Decolonization, the Andes, and the Question of Technology
Publication Year: 2009
Published by: Rutgers University Press
Introduction: The Question of Technology
The film and video training center CEFREC (Centro de Formación y Realización Cinematográfica) in Bolivia recently published on its homepage an image of the Quechua media activist Marcelina Cárdenas in traditional festive attire pointing a camcorder at the viewer (fig. 1).1 CEFREC’s homepage brings together...
1: Indigenous Media and the Politics of Knowledge
Indigenous media centers have emerged in multiple settings throughout Latin America. Although indigenous peoples in Brazil number less than 1 percent, the Brazilian nongovernmental organization Video in the Villages (Video Nas Aldeias) and the Kayapo’s use of video are perhaps most familiar to readers elsewhere...
2: Casting New Protagonists
The question “Who is actually making these films?” comes up frequently when indigenous media are screened outside the communities and the indigenous film festival circuits. The question points to a doubt generated in part by the apparent temporal clash between indigenous bodies and digital video technology that the images...
3: Cinematic Time and Visual Economy
Does the proliferation of audiovisual media among indigenous communities respond to a change in the way literacy, literary representation, and power have congealed in Latin America? Urban elites in Latin America have enacted power relations by constructing an opposition between the realm of literacy and civilization..
4: Gender, Complementarity, and the Anticolonial Gaze
When viewing indigenous fiction and documentary films, it is striking how often they frame women as cultural guardians and men as the victims of the self-denigrating effects of colonial discourse. Documentaries and fiction shorts highlight the way cultural practices, religious beliefs, and knowledge...
5: Nature, Indians, and Epistemic Privilege
As a film form, documentary is closely linked to the lettered city’s production of knowledge. It can provide information about the sociohistorical world or become part of scientific research that is made public and directed at an audience of nonexperts. Ethnographic documentaries derive their power to define what is in front of the lens from this contextual inscription...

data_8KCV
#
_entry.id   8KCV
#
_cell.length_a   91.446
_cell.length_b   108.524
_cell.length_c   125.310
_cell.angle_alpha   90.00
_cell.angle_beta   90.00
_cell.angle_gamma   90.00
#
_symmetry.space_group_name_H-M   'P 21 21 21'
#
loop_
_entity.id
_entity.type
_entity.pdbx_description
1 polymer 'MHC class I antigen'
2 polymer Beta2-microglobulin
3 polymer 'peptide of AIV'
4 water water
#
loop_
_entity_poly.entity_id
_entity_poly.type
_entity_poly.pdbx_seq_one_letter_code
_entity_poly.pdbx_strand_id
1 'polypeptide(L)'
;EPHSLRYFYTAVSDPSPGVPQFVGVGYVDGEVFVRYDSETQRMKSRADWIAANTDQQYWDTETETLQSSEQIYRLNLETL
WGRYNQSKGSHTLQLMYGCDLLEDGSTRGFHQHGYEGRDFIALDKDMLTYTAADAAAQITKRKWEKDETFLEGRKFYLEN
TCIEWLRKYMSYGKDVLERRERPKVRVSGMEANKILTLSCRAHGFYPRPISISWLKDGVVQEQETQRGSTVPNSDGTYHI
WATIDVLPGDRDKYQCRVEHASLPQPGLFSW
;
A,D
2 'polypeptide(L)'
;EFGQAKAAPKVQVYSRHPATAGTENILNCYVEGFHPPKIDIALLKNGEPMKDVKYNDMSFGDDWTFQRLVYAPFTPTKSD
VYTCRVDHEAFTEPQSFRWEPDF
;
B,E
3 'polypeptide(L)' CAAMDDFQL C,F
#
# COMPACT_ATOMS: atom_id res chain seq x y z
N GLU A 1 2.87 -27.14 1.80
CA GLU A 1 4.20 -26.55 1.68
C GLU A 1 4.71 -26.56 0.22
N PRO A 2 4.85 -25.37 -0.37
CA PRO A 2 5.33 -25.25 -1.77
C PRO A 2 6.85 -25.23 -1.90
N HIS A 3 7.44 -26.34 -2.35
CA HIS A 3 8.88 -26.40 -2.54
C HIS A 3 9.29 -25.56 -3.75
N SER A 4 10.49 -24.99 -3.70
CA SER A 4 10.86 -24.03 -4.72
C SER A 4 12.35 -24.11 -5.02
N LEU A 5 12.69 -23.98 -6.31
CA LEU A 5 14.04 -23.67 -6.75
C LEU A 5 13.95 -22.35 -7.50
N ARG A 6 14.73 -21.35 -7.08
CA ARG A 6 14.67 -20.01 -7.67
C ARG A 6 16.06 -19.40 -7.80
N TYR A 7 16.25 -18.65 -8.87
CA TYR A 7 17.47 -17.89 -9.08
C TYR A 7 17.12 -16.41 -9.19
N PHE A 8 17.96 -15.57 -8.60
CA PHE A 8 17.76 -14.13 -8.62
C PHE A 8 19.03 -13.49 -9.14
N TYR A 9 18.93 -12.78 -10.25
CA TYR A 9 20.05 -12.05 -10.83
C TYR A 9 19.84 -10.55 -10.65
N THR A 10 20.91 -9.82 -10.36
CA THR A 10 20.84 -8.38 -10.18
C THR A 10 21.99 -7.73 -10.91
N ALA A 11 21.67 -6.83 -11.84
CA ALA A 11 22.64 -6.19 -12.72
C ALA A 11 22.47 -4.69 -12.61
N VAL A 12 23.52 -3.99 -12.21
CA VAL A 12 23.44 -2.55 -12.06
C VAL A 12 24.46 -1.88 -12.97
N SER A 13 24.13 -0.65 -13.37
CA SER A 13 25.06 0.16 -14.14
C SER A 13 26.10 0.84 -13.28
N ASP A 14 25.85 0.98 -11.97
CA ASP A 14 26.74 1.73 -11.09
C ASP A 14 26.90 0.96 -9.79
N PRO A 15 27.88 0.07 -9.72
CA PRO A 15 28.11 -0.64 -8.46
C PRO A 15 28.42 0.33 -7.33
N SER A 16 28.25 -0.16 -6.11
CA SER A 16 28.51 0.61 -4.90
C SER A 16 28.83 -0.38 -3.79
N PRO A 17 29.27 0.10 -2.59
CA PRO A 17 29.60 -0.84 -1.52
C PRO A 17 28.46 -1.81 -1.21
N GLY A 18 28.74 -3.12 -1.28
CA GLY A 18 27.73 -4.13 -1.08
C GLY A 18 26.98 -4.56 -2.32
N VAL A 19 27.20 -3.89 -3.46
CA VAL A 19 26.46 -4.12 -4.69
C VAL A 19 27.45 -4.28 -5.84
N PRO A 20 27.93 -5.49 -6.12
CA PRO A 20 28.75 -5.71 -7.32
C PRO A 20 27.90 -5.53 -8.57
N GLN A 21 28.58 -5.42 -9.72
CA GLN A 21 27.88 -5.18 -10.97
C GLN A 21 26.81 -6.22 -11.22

6: Specters and Braided Stories
When Stanley Aronowitz spoke of cinema being the paradigmatic art form of late capitalism in the 1970s, he implied that the very technology itself, the succession of images in time, replicated and helped to constitute the rhythm of capitalist production. The moving image masked its production; it produced the memory of historical events...
7: Indigenous Media and the Market
As if visualizing the Quechua/Aymara moral imperative—ama sua, ama lulla, ama kella (do not steal, do not lie, do not be lazy)—labor is an overwhelming presence in CEFREC-CAIB’s videos.1 Sowing, harvesting, herding, spinning, weaving, cooking, and childcare are regular chores. They form the backdrop to the narrative plots...
With Ecuador’s indigenous organizations deposing two presidents in the last decade, and with Aymara Indian Evo Morales’s election to the Bolivian presidency in 2006, much scholarly discussion has centered on the relation between indigenous movements and the state. The state and the Colombian constitution of 1991...
About the Author
Page Count: 296
Illustrations: 12 photographs
Publication Year: 2009
Series Title: New Directions in International Studies
Series Editor Byline: Patrice Petro, Center for International Education See more Books in this Series
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